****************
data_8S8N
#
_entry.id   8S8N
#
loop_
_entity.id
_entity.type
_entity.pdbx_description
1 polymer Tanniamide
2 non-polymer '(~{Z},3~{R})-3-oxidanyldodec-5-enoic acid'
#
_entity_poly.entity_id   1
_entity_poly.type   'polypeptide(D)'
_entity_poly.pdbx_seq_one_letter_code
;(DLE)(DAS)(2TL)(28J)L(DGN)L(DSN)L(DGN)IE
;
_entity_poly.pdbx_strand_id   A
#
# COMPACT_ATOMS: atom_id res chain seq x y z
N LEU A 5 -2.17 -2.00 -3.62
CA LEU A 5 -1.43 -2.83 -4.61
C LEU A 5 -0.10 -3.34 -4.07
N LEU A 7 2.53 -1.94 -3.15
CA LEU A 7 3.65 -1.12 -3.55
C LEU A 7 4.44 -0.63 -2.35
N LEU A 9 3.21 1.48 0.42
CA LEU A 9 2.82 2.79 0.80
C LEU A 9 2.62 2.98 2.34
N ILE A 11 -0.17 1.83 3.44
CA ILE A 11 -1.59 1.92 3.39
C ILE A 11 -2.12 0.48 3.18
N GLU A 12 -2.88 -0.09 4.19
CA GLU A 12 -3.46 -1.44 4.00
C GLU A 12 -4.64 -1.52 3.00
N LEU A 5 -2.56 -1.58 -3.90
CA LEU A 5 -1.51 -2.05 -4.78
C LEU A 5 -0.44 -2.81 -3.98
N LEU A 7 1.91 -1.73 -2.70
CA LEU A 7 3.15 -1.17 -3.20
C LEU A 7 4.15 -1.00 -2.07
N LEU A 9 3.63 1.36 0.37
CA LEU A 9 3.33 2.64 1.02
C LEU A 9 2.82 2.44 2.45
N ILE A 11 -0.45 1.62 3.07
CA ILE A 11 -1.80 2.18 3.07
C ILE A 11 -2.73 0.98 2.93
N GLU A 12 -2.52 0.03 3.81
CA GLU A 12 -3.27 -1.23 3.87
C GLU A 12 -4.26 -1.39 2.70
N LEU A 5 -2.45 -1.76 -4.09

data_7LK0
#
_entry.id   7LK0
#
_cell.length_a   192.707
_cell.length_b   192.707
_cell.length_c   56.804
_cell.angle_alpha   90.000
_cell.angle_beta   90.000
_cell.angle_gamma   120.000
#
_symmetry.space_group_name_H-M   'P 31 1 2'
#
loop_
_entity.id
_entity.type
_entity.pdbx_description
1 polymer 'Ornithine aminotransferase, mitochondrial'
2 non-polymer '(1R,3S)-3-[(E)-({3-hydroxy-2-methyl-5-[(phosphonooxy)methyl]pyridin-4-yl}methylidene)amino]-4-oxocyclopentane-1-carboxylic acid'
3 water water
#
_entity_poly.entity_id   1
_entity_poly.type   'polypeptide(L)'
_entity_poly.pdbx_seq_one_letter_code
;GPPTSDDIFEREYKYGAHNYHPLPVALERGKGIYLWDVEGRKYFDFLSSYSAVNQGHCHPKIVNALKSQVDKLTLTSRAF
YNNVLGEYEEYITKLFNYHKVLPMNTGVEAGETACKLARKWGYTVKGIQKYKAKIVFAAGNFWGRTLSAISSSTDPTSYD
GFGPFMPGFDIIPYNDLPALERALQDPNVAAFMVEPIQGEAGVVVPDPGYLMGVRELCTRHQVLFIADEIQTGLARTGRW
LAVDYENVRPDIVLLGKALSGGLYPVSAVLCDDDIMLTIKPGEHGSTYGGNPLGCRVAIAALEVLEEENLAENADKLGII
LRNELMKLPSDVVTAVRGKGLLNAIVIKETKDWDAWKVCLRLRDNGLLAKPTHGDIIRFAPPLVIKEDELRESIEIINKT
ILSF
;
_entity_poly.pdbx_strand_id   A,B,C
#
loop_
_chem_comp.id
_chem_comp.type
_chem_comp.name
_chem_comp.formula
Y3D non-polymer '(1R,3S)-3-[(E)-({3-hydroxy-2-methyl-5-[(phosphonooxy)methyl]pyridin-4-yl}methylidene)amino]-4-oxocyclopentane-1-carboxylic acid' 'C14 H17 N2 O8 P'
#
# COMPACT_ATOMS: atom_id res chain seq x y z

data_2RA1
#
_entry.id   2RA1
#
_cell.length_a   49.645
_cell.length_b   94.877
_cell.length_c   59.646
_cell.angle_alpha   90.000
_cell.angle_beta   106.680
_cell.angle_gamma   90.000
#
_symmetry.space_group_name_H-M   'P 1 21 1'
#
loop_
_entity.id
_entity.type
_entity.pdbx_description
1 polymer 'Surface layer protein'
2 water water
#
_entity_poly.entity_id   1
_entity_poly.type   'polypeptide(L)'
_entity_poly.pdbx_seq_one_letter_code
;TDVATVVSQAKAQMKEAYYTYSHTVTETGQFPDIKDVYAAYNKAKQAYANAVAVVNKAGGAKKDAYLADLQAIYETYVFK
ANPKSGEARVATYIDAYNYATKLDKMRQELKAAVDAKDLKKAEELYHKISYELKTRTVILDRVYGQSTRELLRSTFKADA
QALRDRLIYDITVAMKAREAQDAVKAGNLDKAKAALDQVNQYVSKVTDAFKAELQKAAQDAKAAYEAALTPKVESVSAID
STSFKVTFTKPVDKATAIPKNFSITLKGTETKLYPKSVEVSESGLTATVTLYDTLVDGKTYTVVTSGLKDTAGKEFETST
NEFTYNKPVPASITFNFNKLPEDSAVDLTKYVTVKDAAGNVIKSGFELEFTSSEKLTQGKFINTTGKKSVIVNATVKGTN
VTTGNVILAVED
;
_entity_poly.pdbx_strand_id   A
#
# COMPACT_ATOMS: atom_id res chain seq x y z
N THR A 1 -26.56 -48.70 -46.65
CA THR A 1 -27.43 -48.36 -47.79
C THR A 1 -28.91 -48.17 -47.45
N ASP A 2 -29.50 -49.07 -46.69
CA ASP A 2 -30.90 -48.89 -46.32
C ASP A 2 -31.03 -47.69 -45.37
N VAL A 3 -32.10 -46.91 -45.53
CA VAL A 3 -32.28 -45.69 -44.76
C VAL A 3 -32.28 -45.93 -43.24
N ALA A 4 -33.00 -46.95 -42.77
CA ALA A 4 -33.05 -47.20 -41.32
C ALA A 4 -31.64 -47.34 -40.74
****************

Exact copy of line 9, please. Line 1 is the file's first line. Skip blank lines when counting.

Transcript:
1 polymer Tanniamide